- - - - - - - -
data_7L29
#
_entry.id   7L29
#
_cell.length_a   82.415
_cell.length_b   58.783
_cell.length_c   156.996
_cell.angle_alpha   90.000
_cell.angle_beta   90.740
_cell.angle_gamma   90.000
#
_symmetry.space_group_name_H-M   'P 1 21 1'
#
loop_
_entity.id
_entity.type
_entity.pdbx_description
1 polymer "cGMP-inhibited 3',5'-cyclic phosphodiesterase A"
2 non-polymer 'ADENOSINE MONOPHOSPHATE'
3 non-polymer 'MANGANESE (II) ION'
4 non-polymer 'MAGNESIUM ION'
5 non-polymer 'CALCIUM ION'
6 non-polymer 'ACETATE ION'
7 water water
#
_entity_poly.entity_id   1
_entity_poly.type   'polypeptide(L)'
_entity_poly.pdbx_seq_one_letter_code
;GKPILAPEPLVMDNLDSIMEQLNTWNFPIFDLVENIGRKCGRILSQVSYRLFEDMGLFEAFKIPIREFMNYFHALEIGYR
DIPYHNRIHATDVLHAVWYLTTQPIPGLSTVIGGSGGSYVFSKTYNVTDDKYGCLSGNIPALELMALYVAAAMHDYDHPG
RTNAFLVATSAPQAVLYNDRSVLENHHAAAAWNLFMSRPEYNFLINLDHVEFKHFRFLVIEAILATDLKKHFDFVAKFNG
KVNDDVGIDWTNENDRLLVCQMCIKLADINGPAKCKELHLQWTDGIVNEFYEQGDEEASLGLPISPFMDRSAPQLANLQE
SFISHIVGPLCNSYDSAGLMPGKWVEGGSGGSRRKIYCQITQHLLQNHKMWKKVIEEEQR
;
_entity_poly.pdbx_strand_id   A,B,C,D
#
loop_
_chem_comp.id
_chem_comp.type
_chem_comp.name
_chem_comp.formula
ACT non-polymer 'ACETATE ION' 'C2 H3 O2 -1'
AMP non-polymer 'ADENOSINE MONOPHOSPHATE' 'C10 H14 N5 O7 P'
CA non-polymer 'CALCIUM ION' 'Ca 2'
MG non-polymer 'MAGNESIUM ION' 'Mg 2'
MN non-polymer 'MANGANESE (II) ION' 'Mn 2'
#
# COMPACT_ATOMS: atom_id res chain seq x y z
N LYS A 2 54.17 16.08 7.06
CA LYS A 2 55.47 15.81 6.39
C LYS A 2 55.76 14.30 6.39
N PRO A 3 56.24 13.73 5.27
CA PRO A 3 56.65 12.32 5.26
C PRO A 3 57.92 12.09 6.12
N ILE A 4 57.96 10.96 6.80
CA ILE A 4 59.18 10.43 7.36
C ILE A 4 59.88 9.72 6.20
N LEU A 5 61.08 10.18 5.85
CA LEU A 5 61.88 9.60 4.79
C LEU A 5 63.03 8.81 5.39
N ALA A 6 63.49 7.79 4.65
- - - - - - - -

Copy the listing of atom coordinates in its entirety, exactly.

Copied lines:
data_7L29
#
_entry.id   7L29
#
_cell.length_a   82.415
_cell.length_b   58.783
_cell.length_c   156.996
_cell.angle_alpha   90.000
_cell.angle_beta   90.740
_cell.angle_gamma   90.000
#
_symmetry.space_group_name_H-M   'P 1 21 1'
#
loop_
_entity.id
_entity.type
_entity.pdbx_description
1 polymer "cGMP-inhibited 3',5'-cyclic phosphodiesterase A"
2 non-polymer 'ADENOSINE MONOPHOSPHATE'
3 non-polymer 'MANGANESE (II) ION'
4 non-polymer 'MAGNESIUM ION'
5 non-polymer 'CALCIUM ION'
6 non-polymer 'ACETATE ION'
7 water water
#
_entity_poly.entity_id   1
_entity_poly.type   'polypeptide(L)'
_entity_poly.pdbx_seq_one_letter_code
;GKPILAPEPLVMDNLDSIMEQLNTWNFPIFDLVENIGRKCGRILSQVSYRLFEDMGLFEAFKIPIREFMNYFHALEIGYR
DIPYHNRIHATDVLHAVWYLTTQPIPGLSTVIGGSGGSYVFSKTYNVTDDKYGCLSGNIPALELMALYVAAAMHDYDHPG
RTNAFLVATSAPQAVLYNDRSVLENHHAAAAWNLFMSRPEYNFLINLDHVEFKHFRFLVIEAILATDLKKHFDFVAKFNG
KVNDDVGIDWTNENDRLLVCQMCIKLADINGPAKCKELHLQWTDGIVNEFYEQGDEEASLGLPISPFMDRSAPQLANLQE
SFISHIVGPLCNSYDSAGLMPGKWVEGGSGGSRRKIYCQITQHLLQNHKMWKKVIEEEQR
;
_entity_poly.pdbx_strand_id   A,B,C,D
#
loop_
_chem_comp.id
_chem_comp.type
_chem_comp.name
_chem_comp.formula
ACT non-polymer 'ACETATE ION' 'C2 H3 O2 -1'
AMP non-polymer 'ADENOSINE MONOPHOSPHATE' 'C10 H14 N5 O7 P'
CA non-polymer 'CALCIUM ION' 'Ca 2'
MG non-polymer 'MAGNESIUM ION' 'Mg 2'
MN non-polymer 'MANGANESE (II) ION' 'Mn 2'
#
# COMPACT_ATOMS: atom_id res chain seq x y z
N LYS A 2 54.17 16.08 7.06
CA LYS A 2 55.47 15.81 6.39
C LYS A 2 55.76 14.30 6.39
N PRO A 3 56.24 13.73 5.27
CA PRO A 3 56.65 12.32 5.26
C PRO A 3 57.92 12.09 6.12
N ILE A 4 57.96 10.96 6.80
CA ILE A 4 59.18 10.43 7.36
C ILE A 4 59.88 9.72 6.20
N LEU A 5 61.08 10.18 5.85
CA LEU A 5 61.88 9.60 4.79
C LEU A 5 63.03 8.81 5.39
N ALA A 6 63.49 7.79 4.65